Navigation Sets

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SCR-518-A or AYA High Altitude Pulse Altimeter

SCR-518-A in B-17 indicating junction box, transmitter, receiver, and power unit.
SCR-518-A in B-17
Radio Operator's Position indicating control box and indicator.
Radio Operator's Position

DESCRIPTION: Absolute pulse radar altimeters.
USES: For measuring absolute altitude in high-altitude bombing, photographic mapping, terrain clearance.
PERFORMANCE: SCR-518-A and AYA operate between 50 ft. and 20,000 ft. Accuracy is ± (50 ft. plus 1/4%).
TRANSPORTABILITY: SCR-518-A is packed for shipment in one unit, weighing about 150 lbs. and occupying 30 cu. ft. AYA is packed in 3 units, weighing 207 lbs. Largest unit measures 30" x 281/2" x 261/2".
INSTALLATION: Average installed weight of SCR-518-A and AYA is 100 lbs., effecting a drag of not over 10 lbs. at 250 mph. Indicator (a cathode ray tube) cannot be successfully mounted where pilot can use it.
PERSONNEL: Altimeter is operated by the radar operator or bombardier, and can be serviced by regular radar maintenance personnel.
POWER: Total primary power required is 11 amps., 27.7 v. DC for SCR-518-A and AYA.

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*SCR-718 Pulse Altimeter

SCR-718 indicating indicator, antenna and receiver and transmitter.
SCR-718

DESCRIPTION: Absolute pulse radar altimeter.
USES: For measuring absolute altitude in high-altitude bombing, photographic mapping, terrain clearance.
PERFORMANCE: SCR-718 operates between 50 ft. and 40,000 ft. Accuracy is ± 50 ft. plus 1/4%.
TRANSPORTABILITY: SCR-718 is crated in one unit weighing about 60 lbs., and occupying about 12 cu. ft.
INSTALLATION: SCR-718 weighs 40 lbs. installed and is mechanically and electrically interchangeable with AN/APN-1 except for indicator and AC power connection.
PERSONNEL: Altimeter is operated by pilot and can be serviced by regular radar maintenance personnel.
POWER: 135 watts, 115 volts, 400-2600 cycles AC.

* Available for issue in latter part of 1943.

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AYB, AN/ARN-1 (RC-24 & AYD-5) & AN/APN-1 (AYF)
Low Altitude FM Altimeters

AN/ARN-1 in TBF indicating meter, antenna, transmitter-receiver and [additional] antenna.
AN/ARN-1 in TBF

DESCRIPTION: Absolute FM radar altimeters.
USES: for use in sea search, torpedo launching, low-altitude bombings, as a photographic aid, or landing aid. Indication is provided on a meter.
PERFORMANCE: All sets operate between 5 and 400 feet, measuring altitude with an accuracy of ± (5' + 5%). AN/APN-1 also operates between 400 ft. and 4,000 ft., with an accuracy of ± (60 ft. + 5%).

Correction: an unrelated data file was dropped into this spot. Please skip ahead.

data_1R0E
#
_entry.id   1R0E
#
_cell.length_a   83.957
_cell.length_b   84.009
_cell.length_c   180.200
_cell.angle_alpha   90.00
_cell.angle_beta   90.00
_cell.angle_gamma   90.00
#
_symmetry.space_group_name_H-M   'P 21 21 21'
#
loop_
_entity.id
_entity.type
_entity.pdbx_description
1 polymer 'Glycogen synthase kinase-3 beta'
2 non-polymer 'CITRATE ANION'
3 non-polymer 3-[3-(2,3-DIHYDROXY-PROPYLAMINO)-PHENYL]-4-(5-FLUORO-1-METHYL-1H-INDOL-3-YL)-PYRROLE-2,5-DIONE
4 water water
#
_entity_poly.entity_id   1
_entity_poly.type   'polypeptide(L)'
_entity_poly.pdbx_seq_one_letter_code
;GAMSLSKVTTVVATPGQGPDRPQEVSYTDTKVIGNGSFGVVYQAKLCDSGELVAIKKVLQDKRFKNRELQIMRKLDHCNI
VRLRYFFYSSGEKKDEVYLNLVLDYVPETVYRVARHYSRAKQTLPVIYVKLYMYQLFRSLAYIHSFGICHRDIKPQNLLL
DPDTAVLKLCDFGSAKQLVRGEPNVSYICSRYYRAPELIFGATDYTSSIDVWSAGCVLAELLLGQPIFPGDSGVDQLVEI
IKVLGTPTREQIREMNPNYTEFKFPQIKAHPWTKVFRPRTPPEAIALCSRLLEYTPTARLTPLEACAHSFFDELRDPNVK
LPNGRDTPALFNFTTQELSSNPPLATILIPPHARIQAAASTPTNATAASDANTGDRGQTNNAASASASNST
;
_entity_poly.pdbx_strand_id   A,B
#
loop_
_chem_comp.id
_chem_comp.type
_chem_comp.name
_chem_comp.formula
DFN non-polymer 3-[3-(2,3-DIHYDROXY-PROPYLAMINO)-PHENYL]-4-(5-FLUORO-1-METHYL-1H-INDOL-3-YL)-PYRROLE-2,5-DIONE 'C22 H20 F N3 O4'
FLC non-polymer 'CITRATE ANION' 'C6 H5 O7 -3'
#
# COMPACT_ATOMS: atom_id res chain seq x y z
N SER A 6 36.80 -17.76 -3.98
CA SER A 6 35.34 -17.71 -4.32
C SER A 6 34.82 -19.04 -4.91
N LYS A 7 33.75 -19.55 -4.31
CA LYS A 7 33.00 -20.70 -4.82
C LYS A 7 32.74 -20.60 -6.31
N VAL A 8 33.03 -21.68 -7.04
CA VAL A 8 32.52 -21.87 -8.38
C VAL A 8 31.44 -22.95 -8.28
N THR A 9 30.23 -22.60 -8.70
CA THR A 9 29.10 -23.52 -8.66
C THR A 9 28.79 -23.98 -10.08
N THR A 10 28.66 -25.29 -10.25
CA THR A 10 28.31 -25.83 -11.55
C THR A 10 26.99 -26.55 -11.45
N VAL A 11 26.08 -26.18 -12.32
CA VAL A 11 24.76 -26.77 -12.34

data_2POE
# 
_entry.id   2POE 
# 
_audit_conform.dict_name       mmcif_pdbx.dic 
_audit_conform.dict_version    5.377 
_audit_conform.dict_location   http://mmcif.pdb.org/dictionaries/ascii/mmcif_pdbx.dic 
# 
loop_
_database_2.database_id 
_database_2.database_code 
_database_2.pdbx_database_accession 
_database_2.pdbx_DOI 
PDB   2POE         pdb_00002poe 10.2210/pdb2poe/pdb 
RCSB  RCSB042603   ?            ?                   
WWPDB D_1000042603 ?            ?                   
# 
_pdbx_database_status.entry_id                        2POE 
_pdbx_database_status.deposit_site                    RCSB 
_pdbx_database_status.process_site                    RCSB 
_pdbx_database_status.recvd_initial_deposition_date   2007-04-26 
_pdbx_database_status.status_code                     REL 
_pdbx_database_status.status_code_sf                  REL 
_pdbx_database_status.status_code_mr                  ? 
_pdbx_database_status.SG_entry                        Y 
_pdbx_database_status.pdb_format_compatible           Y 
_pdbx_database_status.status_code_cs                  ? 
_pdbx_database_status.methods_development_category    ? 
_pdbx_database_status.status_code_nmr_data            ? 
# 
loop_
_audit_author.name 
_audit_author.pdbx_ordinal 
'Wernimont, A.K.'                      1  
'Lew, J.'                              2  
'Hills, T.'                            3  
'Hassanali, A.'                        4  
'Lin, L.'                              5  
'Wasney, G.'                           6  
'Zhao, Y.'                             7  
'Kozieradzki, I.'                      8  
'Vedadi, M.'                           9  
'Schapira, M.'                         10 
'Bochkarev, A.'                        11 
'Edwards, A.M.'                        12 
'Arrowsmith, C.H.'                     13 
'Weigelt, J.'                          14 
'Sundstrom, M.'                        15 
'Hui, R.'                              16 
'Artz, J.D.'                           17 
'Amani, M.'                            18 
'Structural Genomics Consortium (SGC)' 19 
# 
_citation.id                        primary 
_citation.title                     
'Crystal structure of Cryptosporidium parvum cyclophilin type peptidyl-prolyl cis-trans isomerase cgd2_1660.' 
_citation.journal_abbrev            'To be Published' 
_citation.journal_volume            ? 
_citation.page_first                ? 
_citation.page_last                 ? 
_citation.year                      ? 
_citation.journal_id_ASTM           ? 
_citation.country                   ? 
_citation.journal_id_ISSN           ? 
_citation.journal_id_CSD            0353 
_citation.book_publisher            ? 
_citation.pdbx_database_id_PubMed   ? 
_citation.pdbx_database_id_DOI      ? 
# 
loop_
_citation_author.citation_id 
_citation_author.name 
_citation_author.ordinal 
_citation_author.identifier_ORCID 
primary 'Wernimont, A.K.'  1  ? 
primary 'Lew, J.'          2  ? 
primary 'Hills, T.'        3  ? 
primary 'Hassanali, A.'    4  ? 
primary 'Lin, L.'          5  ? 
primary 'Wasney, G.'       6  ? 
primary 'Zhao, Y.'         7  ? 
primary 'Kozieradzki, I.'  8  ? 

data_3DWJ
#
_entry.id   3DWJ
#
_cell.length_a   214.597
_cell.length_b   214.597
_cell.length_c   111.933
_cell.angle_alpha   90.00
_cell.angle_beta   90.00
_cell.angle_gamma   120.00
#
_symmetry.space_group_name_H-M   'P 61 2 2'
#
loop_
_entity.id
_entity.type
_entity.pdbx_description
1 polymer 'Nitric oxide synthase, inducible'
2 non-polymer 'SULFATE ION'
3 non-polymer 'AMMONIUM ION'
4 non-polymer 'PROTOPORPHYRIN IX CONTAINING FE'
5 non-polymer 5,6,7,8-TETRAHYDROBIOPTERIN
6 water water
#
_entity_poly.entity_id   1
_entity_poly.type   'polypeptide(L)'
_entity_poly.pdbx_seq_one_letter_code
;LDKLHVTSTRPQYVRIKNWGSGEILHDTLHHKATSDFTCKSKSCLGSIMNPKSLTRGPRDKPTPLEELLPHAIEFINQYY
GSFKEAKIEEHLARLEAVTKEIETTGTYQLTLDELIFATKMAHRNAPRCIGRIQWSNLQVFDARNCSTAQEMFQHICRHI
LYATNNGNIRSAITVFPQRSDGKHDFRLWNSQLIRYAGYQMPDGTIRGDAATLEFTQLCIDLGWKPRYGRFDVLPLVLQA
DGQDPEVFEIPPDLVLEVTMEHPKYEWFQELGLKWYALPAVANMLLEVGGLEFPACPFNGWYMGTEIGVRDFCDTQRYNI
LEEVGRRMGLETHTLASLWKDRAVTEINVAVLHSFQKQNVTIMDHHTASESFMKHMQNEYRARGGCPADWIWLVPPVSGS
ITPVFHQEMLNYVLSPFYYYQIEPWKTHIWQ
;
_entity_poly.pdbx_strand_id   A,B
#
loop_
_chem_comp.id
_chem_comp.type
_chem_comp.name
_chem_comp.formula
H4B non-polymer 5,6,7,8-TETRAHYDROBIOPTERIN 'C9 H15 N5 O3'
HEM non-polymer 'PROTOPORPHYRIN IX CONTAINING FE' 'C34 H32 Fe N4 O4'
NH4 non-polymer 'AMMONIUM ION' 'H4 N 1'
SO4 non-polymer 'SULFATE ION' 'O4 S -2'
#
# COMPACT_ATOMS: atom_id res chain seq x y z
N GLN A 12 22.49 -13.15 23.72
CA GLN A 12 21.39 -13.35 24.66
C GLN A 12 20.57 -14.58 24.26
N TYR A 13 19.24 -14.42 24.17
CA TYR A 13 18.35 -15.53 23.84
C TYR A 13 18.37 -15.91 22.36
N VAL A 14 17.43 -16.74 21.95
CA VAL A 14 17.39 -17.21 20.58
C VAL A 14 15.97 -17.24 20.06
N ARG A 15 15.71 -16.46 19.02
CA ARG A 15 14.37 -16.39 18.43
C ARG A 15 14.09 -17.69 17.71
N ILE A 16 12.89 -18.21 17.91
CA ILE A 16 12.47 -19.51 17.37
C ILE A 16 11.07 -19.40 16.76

TRANSPORTABILITY: Sets including spares for 200 hrs., packed for shipment in two units weighing about 60 lbs. Largest package measures 25" x 171/2" x 151/2".
INSTALLATION: Average installed weight is 35 lbs., producing a drag of not over 15 lbs. at 300 mph.
PERSONNEL: Altimeter is used by the pilot. Regular radar maintenance personnel can service the equipment.
POWER: Sets require primary power of about 75 watts 28 v. DC, from plane's DC supply.

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SCR-640, SCR-621 or YH, & *YJ Long Wave Racons

SCR-621 indicating antenna, housing, and transmitter-receiver.
SCR-621
Racon Installed on Hangar
Racon Installed on Hangar

DESCRIPTION: Long wave racons, transmitting a coded identification signal when triggered by radar in planes. YJ is fixed; SCR-640, SCR-621 and YH are fixed or mobile.
USES: For homing friendly aircraft to their bases, or as a general navigational aid. SCR-640 works with SCR-540 airborne set; YJ and SCR-621 or YH with SCR-521, ASVC and ASE airborne sets. YJ also works with ASB sets.
PERFORMANCE: YJ has a reliable maximum range of 80 mi. Other sets have a reliable range of 85 mi. Range accuracy is ± 5%. Azimuth limits: 360°.
TRANSPORTABILITY: YJ will be crated in 3 units for shipment. Total weight is 550 lbs. Largest unit is 72" x 24" x 24" and weighs 225 lbs. All other sets, without generator, are packed for shipment in 3 units, weighing a total of 660 lbs. The largest unit is 24" x 24" x 48" and weighs 300 lbs. (Antenna tripod measures 12" x 12" x 144"). With generator, sets are packaged in 5 units, weighing a total of 1000 lbs. Largest package is 44" x 33" x 26", and weighs 475 lbs. Shipments include spare tubes for 1,000 hrs.
INSTALLATION: Sets should be sited at any ground location accessible by motor vehicle (YH and YJ are also installed on ships.) The 20' antenna should be clear of surrounding objects for a radius of 100 yds. 3 maintenance men can install racon in 3 hours; if truck-mounted, racon can be put in operation by 1 man in 1 hour.
PERSONNEL: No operators are required, but maintenance men should make a 10-minute check every 4 to 8 hours. Consideration is being given to continuous monitoring in view of importance of navigational facilities provided.
POWER: Total primary power required is 150 watts (for YJ) and 419 watts (for other sets), 115-230 v., 50-70 cycles, AC. Gas engine driven generator, supplied on request, uses standard 70-80 octane gas at rate of 0.25 gal. per hour.
* Available for issue in latter part of 1943.

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*AN/CPN-3 (SCR-620 or YK) and AN/CPN-6 Microwave Racon

AN/CPN-3 indicating antenna and cabinet.
AN/CPN-3
Beacon Signal on "B" Scope
Beacon Signal on "B" Scope

DESCRIPTION: Microwave fixed ground or shipborne racon, transmitting coded identification signals when triggered by radar in plane.
USES: For homing friendly planes to their bases, and as a general navigation aid. AN/CPN-3 works with SCR-520, SCR-720, SCR-517, SCR-717, ASC and ASB airborne sets. AN/CPN is a microwave racon with essentially the same characteristics as AN/CPN-3, except that AN/CPN-6 works with SCR-717-T3, ASD, AIA, AN/APS-4 (ASH), AN/APS-3 (ASD-1) and AN/APS-15.
PERFORMANCE: AN/CPN-3's reliable maximum range is 100 mi. Range accuracy, ± 5%. Azimuth limits: 360°.
TRANSPORTABILITY: Without generator, AN/CPN-3 is crated in 5 units weighing 1,000 lbs. Largest is 24" x 24" x 48" and weighs 400 lbs. With generator, set is packed in 6 units, weighing 1500 lbs. Largest package is 44" x 33" x 26" and weighs 475 lbs.